Your cite is simply reflecting the fact that the word's meaning is changing *because* of its repeated incorrect usage.

  3. Aristotles slow and dimwitted horse Silver badge

    RE : "The US does not and has not engaged in indiscriminate surveillance of anyone"

    Quite right in that it doesn't do that. In fact it actually engages in the discriminate surveillance of everyone (allegedly).

    And - "has been critically important to the protection of individual privacy and the conduct of commerce on both sides of the Atlantic; it has served, and continues to serve, as a model around the world for the protection of individual privacy and flow of data across national borders".

    To paraphrase Mandy Rice-Davies... well, they would say that, wouldn't they.

  4. Aristotles slow and dimwitted horse Silver badge

    Oh no, let me shed a little tear...

    “If the agreement becomes invalid, businesses such as Google and Facebook will need to significantly restructure how they manage and use data. The cost implications could be huge, with many of them having to extensively expand their data centre capacity throughout Europe,”

    Shame. My heart is err... bleeding.

    1. P. Lee

      Re: Oh no, let me shed a little tear...

      I'm crying with you.

      Remind me again, what is the downside for europe if the agreement is shredded?

      1. Smooth Newt

        Re: Oh no, let me shed a little tear...

        Remind me again, what is the downside for europe if the agreement is shredded?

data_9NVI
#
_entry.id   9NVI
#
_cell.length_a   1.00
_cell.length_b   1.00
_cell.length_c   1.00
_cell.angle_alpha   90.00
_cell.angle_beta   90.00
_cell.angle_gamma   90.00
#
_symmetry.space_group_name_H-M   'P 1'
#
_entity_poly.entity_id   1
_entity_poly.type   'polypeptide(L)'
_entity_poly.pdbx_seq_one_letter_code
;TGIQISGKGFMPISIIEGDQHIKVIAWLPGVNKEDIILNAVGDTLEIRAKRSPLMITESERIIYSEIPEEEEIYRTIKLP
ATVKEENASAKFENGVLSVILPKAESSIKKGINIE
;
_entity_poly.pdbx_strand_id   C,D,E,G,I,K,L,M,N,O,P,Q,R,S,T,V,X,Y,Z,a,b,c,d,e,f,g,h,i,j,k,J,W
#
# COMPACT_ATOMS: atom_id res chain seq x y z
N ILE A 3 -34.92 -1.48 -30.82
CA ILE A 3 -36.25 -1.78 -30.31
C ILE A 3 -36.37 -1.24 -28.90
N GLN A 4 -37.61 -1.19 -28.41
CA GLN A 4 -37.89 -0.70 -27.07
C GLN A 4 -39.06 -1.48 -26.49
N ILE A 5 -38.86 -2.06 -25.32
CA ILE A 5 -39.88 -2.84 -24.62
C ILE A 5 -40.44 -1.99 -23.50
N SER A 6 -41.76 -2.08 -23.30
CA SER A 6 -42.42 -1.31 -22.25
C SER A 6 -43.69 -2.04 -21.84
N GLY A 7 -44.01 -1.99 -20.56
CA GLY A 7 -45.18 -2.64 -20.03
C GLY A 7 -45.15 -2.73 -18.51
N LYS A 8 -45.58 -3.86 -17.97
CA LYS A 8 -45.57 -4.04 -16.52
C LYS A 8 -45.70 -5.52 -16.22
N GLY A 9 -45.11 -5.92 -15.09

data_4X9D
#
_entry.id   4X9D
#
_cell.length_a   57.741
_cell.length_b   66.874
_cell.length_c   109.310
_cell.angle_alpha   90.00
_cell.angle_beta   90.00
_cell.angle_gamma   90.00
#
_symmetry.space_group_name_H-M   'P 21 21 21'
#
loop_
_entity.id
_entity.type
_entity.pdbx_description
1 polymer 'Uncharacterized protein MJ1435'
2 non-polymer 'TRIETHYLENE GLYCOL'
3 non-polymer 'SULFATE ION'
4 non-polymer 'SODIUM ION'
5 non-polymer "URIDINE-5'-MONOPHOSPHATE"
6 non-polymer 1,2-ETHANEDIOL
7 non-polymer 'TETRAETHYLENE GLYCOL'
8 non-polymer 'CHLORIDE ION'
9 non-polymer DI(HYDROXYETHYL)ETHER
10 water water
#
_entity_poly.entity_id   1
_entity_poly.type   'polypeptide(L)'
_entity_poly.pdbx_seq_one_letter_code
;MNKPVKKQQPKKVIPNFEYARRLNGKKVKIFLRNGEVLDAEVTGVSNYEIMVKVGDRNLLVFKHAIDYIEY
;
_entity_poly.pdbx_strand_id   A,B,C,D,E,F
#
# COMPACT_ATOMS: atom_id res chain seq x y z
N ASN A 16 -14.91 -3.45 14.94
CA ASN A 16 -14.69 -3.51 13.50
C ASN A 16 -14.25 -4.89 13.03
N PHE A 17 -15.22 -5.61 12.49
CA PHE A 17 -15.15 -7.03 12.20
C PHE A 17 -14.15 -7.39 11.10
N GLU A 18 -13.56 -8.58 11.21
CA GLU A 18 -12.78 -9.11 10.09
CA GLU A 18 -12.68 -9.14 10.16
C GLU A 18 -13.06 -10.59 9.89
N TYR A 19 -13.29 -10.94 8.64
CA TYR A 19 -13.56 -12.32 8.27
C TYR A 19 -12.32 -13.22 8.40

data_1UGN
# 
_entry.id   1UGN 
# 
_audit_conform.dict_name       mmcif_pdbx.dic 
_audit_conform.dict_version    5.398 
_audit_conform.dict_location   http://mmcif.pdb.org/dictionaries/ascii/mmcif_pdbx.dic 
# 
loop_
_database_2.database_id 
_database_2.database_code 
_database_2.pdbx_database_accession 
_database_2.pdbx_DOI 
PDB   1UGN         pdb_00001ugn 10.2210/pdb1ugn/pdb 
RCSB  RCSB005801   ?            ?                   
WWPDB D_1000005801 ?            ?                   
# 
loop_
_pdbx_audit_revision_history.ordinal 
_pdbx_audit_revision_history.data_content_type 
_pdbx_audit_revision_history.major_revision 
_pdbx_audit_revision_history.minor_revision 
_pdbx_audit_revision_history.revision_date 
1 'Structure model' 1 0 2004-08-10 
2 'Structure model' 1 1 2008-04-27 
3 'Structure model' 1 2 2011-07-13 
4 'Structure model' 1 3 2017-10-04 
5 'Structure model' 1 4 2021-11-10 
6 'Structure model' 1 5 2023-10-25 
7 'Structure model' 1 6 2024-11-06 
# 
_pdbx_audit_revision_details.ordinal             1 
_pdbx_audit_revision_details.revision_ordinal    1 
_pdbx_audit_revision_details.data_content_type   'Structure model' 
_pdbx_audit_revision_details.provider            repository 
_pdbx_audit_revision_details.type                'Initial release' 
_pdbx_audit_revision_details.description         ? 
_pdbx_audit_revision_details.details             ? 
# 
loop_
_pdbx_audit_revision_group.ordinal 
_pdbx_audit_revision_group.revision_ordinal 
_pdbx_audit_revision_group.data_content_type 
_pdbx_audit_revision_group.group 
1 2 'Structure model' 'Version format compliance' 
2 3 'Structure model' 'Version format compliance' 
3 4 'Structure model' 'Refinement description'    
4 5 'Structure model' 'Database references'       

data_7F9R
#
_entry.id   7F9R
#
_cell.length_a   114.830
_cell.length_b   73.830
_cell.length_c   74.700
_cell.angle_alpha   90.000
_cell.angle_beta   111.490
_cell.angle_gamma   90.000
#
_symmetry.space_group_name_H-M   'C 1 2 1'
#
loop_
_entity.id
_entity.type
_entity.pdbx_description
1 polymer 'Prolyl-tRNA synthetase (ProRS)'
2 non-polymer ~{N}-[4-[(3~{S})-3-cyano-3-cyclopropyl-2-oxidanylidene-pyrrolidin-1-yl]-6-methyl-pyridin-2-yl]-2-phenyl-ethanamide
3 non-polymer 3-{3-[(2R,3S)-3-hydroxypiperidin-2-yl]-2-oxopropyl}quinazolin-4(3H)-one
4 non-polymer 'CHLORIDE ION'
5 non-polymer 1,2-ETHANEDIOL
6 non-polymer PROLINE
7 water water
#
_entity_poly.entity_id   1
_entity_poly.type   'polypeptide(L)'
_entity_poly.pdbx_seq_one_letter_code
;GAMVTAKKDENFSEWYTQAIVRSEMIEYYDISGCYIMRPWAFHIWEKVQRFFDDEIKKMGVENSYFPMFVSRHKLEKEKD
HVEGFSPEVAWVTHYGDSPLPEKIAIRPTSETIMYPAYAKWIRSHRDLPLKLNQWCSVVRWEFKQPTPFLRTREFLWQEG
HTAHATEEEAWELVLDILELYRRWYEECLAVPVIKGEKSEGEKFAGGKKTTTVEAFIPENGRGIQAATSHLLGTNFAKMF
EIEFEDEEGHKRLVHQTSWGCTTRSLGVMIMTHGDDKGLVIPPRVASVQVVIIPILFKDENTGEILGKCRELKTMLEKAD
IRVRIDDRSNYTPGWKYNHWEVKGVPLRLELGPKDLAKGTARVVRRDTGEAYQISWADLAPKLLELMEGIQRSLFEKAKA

I think corruption might be a factor in why it wasn't shredded a couple of years ago - what rational reason was there for keeping it once the depradations of the NSA became known. Perhaps some officials will see a drop in their standard of living.

  5. Anonymous Coward
    Anonymous Coward

    speed of the decision is rumoured to be because one of the senior judges is set to retire

    MORE retirements on ALL fronts, please!

    ...

    alternatively, perhaps the REAL reason for this faster-than-light move is that the EU-crats find it a pressing and very, very important matter for EU citizens... Yeah, I bet! :(

  6. MrTuK

    With the NSA Hard Disk spying software, I am not sure any data anywhere would be out of reach for them as long as its connected to the internet !

    And now with Win 10 and Cortana etc, even if you are offline most of the time as soon as you connect to the internet woosh data is uploaded to NSA via MS servers !

    Hmmm does that mean if this goes ahead MS will have to relocate it servers to the UK as well ?

    But its all pointless anyway, GCHQ will just pass on anything that NSA request's for !

    I guess people will just have to stay offline and send USB sticks through the mail - encrypted of course !

    That could be interesting, what could GCHQ do about that, ban sending USB sticks in the mail ?